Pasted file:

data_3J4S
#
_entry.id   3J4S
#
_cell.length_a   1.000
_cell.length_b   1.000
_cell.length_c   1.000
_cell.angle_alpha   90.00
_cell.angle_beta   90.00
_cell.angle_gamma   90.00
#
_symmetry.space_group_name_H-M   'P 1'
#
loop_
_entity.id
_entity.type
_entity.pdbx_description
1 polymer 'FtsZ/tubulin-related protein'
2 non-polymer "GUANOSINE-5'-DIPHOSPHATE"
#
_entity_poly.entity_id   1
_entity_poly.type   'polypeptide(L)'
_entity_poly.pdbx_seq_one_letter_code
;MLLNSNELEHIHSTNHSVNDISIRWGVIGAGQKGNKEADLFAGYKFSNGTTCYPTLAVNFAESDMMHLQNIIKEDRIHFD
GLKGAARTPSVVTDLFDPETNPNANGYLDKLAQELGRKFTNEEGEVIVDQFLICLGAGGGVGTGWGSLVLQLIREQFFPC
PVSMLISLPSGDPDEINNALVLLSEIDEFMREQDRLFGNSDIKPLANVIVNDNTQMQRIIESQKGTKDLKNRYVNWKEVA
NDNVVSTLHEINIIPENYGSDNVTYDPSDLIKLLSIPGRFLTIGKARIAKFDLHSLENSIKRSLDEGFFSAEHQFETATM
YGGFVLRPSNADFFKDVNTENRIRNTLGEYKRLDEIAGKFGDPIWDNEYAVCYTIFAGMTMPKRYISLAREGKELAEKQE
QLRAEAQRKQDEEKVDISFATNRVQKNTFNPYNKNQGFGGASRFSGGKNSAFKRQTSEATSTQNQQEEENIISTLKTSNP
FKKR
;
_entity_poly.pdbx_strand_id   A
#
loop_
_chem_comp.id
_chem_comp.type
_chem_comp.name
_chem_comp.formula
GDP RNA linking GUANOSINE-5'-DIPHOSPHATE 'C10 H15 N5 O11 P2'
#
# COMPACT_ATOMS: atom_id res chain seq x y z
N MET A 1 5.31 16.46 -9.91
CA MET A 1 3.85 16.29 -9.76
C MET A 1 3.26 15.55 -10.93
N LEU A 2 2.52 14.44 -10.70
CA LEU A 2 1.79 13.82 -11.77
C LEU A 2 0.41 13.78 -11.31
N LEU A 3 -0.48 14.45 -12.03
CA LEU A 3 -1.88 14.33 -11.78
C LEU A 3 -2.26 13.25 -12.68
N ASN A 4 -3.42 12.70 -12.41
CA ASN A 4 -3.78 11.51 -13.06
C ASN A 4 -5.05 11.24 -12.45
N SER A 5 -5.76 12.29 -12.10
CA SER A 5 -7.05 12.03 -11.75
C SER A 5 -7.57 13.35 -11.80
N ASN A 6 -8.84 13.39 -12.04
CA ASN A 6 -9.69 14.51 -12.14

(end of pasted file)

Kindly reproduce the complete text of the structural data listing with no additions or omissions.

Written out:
data_3J4S
#
_entry.id   3J4S
#
_cell.length_a   1.000
_cell.length_b   1.000
_cell.length_c   1.000
_cell.angle_alpha   90.00
_cell.angle_beta   90.00
_cell.angle_gamma   90.00
#
_symmetry.space_group_name_H-M   'P 1'
#
loop_
_entity.id
_entity.type
_entity.pdbx_description
1 polymer 'FtsZ/tubulin-related protein'
2 non-polymer "GUANOSINE-5'-DIPHOSPHATE"
#
_entity_poly.entity_id   1
_entity_poly.type   'polypeptide(L)'
_entity_poly.pdbx_seq_one_letter_code
;MLLNSNELEHIHSTNHSVNDISIRWGVIGAGQKGNKEADLFAGYKFSNGTTCYPTLAVNFAESDMMHLQNIIKEDRIHFD
GLKGAARTPSVVTDLFDPETNPNANGYLDKLAQELGRKFTNEEGEVIVDQFLICLGAGGGVGTGWGSLVLQLIREQFFPC
PVSMLISLPSGDPDEINNALVLLSEIDEFMREQDRLFGNSDIKPLANVIVNDNTQMQRIIESQKGTKDLKNRYVNWKEVA
NDNVVSTLHEINIIPENYGSDNVTYDPSDLIKLLSIPGRFLTIGKARIAKFDLHSLENSIKRSLDEGFFSAEHQFETATM
YGGFVLRPSNADFFKDVNTENRIRNTLGEYKRLDEIAGKFGDPIWDNEYAVCYTIFAGMTMPKRYISLAREGKELAEKQE
QLRAEAQRKQDEEKVDISFATNRVQKNTFNPYNKNQGFGGASRFSGGKNSAFKRQTSEATSTQNQQEEENIISTLKTSNP
FKKR
;
_entity_poly.pdbx_strand_id   A
#
loop_
_chem_comp.id
_chem_comp.type
_chem_comp.name
_chem_comp.formula
GDP RNA linking GUANOSINE-5'-DIPHOSPHATE 'C10 H15 N5 O11 P2'
#
# COMPACT_ATOMS: atom_id res chain seq x y z
N MET A 1 5.31 16.46 -9.91
CA MET A 1 3.85 16.29 -9.76
C MET A 1 3.26 15.55 -10.93
N LEU A 2 2.52 14.44 -10.70
CA LEU A 2 1.79 13.82 -11.77
C LEU A 2 0.41 13.78 -11.31
N LEU A 3 -0.48 14.45 -12.03
CA LEU A 3 -1.88 14.33 -11.78
C LEU A 3 -2.26 13.25 -12.68
N ASN A 4 -3.42 12.70 -12.41
CA ASN A 4 -3.78 11.51 -13.06
C ASN A 4 -5.05 11.24 -12.45
N SER A 5 -5.76 12.29 -12.10
CA SER A 5 -7.05 12.03 -11.75
C SER A 5 -7.57 13.35 -11.80
N ASN A 6 -8.84 13.39 -12.04
CA ASN A 6 -9.69 14.51 -12.14